The Business Year

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Jonathan Lewis

Managing Director, Nac2000

Joseph Whittall

CEO, Royal Air Charters

Zambia is making calculated moves to boost its aviation sector, both internationally and domestically; these companies are leading the charge.

How have your operations developed in line with transformations in the industry?

Jonathan Lewis Largely, our business model has remained the same, though some of our services have become more popular. Our main business is loading and offloading cargo from aircraft, and most of our revenue comes from this part of the business, though in 2016 we saw a marked decline in imports and exports that we are currently still experiencing. Nac2000, by the nature of its operations, is highly sensitive to any changes in the economy. As soon as people stop importing, there is an almost immediate impact on our business. Having said that, currently we are optimistic about possible growth in agricultural exports and have subsequently invested a lot of time, money, and effort in the last five-10 years.

Joseph Whittall Rather unconventionally, we first bought the aircraft before looking for the business. Our initial focus was on the charter process rather than seat rate schedules, and this had a direct impact on our business growth. After purchasing the aircraft we pursued routes that were more likely to use those aircraft. The mining industry is our largest client, which is odd perhaps as we initially targeted the tourism sector. It is perhaps indicative of the extent of Zambia’s current reliance on the mining sector. We are in the process of trying to reposition our business to become more tourism focused, and we expect to diversify more over the next six months or so.

How positive are you about the planned expansions in the aviation sector, and the impact these can have on tourism in Zambia?

JL From an aviation perspective, Zambia is geographically blessed. Lusaka is just two hours from 15 different capital cities; hence, the potential for inbound and outbound travel is huge. The investments in aviation here are pushing us closer and closer to realizing this potential. We hope that there will be growth across the board in order to support and feed into this kind of investment. We do not want the developed airport to become a white elephant. Another concern is that we are spending USD1 billion on airport infrastructure, but failing to invest in human capacity and training. With the expansion plans, we might need a workforce of roughly 1,000 people; however, I am not aware of any programs that are available right now to train people to run those facilities when they are ready.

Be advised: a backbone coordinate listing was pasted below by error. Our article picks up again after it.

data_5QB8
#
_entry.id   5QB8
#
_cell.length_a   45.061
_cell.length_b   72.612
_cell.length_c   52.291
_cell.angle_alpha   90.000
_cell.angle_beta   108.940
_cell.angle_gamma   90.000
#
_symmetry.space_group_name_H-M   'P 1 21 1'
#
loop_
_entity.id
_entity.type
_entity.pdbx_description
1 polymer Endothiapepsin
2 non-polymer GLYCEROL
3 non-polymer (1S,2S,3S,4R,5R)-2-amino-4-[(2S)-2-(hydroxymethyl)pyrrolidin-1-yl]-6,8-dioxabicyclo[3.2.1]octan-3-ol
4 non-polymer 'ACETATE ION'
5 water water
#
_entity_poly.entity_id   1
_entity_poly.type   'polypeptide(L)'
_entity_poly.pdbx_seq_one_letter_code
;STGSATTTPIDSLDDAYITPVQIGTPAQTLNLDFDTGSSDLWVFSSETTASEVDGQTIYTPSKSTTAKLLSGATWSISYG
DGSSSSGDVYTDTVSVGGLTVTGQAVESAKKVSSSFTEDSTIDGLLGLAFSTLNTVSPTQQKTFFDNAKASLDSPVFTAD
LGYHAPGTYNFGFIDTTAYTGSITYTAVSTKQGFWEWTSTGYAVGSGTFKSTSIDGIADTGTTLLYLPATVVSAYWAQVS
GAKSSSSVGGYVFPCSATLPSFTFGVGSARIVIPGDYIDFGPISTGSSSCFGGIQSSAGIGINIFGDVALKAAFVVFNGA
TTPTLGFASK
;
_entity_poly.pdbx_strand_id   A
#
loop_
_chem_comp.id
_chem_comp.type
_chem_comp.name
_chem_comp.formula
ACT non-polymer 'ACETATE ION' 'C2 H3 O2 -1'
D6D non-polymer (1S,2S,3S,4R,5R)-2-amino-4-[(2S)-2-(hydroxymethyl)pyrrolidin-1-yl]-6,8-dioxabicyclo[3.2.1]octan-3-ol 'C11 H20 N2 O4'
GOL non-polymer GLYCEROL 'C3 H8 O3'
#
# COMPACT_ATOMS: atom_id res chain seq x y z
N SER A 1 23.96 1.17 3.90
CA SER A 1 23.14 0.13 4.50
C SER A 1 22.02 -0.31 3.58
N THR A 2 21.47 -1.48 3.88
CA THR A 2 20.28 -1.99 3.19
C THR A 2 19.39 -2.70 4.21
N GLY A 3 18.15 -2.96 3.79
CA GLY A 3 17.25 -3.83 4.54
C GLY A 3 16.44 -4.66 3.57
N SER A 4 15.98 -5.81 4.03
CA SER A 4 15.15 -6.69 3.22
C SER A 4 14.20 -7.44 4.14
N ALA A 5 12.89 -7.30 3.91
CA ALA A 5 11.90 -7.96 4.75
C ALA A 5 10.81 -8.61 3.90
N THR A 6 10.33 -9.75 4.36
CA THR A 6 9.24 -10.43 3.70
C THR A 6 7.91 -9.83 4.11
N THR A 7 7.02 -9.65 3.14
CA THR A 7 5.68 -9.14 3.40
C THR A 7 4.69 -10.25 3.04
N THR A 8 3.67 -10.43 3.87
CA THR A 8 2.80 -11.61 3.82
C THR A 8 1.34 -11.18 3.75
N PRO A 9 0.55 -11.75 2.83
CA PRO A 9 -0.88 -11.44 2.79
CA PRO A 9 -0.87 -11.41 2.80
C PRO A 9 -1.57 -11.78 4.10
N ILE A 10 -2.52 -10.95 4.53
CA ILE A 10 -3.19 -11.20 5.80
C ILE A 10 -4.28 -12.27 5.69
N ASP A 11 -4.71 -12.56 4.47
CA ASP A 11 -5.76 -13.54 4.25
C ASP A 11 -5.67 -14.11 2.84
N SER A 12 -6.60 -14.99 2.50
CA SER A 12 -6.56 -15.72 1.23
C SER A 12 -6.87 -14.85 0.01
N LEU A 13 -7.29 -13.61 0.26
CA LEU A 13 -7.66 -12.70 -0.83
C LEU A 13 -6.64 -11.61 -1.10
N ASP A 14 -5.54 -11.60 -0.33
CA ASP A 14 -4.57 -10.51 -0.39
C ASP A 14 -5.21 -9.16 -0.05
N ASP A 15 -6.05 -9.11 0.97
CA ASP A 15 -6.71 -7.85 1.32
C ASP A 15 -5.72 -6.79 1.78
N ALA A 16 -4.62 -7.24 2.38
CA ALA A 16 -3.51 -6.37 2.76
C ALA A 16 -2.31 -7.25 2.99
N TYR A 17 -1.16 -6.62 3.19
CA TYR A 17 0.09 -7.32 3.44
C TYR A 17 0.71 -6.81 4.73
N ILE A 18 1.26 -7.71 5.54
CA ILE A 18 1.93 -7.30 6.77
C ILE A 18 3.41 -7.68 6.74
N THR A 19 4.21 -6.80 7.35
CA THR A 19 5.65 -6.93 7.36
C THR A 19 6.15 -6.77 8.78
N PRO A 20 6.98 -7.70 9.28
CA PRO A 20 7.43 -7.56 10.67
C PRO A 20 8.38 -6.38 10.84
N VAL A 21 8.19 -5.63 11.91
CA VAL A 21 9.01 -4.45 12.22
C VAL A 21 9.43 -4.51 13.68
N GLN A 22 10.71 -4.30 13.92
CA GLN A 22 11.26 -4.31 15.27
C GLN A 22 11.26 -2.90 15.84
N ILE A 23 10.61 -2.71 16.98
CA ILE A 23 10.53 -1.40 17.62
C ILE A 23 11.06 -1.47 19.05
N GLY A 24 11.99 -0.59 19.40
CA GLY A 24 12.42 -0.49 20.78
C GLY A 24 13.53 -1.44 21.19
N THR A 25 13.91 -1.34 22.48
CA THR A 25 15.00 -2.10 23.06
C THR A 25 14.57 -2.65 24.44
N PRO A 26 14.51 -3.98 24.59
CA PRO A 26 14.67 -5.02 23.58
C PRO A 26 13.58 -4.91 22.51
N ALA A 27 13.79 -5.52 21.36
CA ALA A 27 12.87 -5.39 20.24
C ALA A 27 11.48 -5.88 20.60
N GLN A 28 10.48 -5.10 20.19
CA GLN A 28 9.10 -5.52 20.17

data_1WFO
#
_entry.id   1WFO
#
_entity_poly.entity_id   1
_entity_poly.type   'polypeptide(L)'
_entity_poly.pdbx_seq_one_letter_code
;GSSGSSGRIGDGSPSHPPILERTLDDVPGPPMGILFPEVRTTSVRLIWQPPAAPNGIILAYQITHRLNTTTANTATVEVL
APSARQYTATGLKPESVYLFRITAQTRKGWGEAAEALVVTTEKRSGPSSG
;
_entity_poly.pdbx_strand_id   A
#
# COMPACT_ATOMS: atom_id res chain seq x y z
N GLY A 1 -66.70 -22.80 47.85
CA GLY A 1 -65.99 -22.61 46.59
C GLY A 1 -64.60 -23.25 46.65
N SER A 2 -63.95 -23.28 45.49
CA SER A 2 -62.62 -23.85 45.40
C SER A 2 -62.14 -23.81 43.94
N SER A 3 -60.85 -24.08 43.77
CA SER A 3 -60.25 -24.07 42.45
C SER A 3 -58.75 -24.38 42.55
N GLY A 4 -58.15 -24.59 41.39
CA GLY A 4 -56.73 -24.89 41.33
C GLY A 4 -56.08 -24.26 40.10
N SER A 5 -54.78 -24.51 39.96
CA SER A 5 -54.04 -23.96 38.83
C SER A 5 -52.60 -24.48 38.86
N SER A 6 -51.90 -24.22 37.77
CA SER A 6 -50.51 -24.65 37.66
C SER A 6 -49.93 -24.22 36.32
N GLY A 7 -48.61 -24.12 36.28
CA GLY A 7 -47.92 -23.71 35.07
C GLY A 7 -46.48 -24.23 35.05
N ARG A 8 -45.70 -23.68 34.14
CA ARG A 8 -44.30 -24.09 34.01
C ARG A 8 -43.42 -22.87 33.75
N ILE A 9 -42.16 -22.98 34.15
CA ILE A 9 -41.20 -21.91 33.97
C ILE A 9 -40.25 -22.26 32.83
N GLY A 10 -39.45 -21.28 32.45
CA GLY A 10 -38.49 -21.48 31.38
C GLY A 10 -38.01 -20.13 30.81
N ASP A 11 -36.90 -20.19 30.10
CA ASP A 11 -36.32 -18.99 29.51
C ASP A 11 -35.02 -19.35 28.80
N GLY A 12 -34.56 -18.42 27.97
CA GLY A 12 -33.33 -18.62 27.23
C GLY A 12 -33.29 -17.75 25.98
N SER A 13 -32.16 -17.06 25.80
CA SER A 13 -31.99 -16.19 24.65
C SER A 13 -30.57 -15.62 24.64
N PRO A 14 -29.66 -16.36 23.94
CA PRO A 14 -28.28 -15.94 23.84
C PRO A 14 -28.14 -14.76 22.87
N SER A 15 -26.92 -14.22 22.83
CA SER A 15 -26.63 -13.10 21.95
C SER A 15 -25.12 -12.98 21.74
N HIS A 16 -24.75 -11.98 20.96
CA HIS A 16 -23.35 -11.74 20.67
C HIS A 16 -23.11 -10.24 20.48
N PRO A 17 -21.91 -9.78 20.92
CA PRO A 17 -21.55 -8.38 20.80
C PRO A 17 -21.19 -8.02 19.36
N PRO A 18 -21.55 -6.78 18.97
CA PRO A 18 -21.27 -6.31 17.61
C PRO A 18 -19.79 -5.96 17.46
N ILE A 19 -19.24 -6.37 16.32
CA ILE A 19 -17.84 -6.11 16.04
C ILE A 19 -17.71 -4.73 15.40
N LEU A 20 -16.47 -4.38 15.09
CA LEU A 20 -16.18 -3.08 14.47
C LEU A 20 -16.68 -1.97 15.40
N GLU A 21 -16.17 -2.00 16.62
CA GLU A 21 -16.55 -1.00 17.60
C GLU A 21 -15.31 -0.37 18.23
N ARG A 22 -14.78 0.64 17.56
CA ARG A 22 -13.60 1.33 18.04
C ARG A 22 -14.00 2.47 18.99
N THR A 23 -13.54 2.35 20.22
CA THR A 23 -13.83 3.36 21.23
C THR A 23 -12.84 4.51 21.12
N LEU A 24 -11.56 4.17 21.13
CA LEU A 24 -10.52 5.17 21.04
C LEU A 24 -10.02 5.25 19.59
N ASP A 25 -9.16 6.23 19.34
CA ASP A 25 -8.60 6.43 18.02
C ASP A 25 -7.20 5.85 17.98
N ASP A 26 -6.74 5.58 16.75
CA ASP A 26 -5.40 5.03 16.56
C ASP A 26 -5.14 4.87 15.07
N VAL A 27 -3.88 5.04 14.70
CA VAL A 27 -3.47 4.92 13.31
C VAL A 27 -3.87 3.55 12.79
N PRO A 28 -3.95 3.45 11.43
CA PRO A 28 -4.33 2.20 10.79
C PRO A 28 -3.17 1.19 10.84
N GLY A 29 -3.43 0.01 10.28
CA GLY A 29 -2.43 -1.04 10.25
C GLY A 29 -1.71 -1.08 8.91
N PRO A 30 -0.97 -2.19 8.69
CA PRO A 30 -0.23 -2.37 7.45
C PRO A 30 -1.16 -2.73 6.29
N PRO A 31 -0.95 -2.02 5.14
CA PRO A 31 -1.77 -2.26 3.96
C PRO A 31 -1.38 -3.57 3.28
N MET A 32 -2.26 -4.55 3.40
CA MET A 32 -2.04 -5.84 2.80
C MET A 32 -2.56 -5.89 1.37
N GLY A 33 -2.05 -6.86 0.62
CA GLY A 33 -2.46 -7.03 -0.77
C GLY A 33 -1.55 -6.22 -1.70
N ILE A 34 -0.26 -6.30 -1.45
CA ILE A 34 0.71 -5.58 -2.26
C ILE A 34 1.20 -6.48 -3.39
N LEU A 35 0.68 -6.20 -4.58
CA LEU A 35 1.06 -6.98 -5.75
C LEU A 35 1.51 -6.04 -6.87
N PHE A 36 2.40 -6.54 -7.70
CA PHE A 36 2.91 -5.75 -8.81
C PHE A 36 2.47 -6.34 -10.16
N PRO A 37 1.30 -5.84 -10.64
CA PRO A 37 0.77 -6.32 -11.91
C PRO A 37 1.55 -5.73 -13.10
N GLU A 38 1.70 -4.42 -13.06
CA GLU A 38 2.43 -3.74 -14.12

What are the main challenges facing Zambia’s aviation and transport sectors?

JW We realize that the problems with transport in Zambia, which in turn influence the tourism sector, are not domestic, but international. We have to solve the issue of getting people here cost effectively and directly. The loss of British Airways had an impact on that process. Currently, only Emirates flies directly to Zambia, which has an impact on international tourists arrivals. Furthermore, the Zambian aviation sector has been plagued by low volumes as we have tended to pursue the high-value, low-volume tourism. It is evident that backpackers today are the luxury travelers of tomorrow, and it is thus vital to attract the lower end, and likely return, customers. Aviation, however, requires higher seat occupancies to make it viable. That said, the flights are the enabler, and without flights we will never be able to build up the numbers in the first place. We are looking at working with a number of international carriers on a partnership arrangement that could assist this situation.

How volatile are current volumes of imports and exports?

JL Extremely. Sometimes our total volume received per week can be 80 tons; sometimes we receive 747s full of cargo—roughly 60 tons—in one day. This volatility is also compounded by some of the carriers having their own network issues as well. There are airlines that do not operate to schedule, and also airlines whose schedules are cut overnight or last minute

What are your most popular destinations?

JW We have daily flights to Solwezi and to Kalumbila, and our sister company, the Royal Zambezi Lodge, charters us on a weekly basis to Livingstone to pick up clients there. We are expanding our services for Royal Zambezi guests, since we believe a strong collaboration can come of this.



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